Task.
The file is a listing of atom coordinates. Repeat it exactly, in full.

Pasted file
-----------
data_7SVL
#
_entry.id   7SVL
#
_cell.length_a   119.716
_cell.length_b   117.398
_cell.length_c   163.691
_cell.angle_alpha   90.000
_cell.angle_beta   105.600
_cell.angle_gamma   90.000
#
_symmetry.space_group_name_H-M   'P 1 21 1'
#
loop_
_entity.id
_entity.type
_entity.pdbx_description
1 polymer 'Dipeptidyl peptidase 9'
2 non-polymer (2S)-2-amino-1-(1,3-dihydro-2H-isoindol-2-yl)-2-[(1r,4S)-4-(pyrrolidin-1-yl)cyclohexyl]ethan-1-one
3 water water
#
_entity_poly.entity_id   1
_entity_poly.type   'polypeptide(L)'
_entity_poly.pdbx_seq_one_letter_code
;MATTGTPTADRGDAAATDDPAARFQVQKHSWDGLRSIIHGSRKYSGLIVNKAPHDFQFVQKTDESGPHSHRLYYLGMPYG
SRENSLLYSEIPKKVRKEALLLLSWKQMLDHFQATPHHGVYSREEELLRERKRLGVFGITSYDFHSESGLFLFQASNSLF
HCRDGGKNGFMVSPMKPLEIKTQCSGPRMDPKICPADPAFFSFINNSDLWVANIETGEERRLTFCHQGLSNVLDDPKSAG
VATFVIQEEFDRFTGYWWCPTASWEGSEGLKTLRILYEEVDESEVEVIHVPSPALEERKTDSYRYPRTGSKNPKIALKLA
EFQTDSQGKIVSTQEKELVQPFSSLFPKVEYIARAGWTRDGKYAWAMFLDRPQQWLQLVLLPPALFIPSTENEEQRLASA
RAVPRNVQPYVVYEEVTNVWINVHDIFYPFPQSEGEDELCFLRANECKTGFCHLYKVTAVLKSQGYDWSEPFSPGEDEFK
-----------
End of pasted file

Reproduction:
data_7SVL
#
_entry.id   7SVL
#
_cell.length_a   119.716
_cell.length_b   117.398
_cell.length_c   163.691
_cell.angle_alpha   90.000
_cell.angle_beta   105.600
_cell.angle_gamma   90.000
#
_symmetry.space_group_name_H-M   'P 1 21 1'
#
loop_
_entity.id
_entity.type
_entity.pdbx_description
1 polymer 'Dipeptidyl peptidase 9'
2 non-polymer (2S)-2-amino-1-(1,3-dihydro-2H-isoindol-2-yl)-2-[(1r,4S)-4-(pyrrolidin-1-yl)cyclohexyl]ethan-1-one
3 water water
#
_entity_poly.entity_id   1
_entity_poly.type   'polypeptide(L)'
_entity_poly.pdbx_seq_one_letter_code
;MATTGTPTADRGDAAATDDPAARFQVQKHSWDGLRSIIHGSRKYSGLIVNKAPHDFQFVQKTDESGPHSHRLYYLGMPYG
SRENSLLYSEIPKKVRKEALLLLSWKQMLDHFQATPHHGVYSREEELLRERKRLGVFGITSYDFHSESGLFLFQASNSLF
HCRDGGKNGFMVSPMKPLEIKTQCSGPRMDPKICPADPAFFSFINNSDLWVANIETGEERRLTFCHQGLSNVLDDPKSAG
VATFVIQEEFDRFTGYWWCPTASWEGSEGLKTLRILYEEVDESEVEVIHVPSPALEERKTDSYRYPRTGSKNPKIALKLA
EFQTDSQGKIVSTQEKELVQPFSSLFPKVEYIARAGWTRDGKYAWAMFLDRPQQWLQLVLLPPALFIPSTENEEQRLASA
RAVPRNVQPYVVYEEVTNVWINVHDIFYPFPQSEGEDELCFLRANECKTGFCHLYKVTAVLKSQGYDWSEPFSPGEDEFK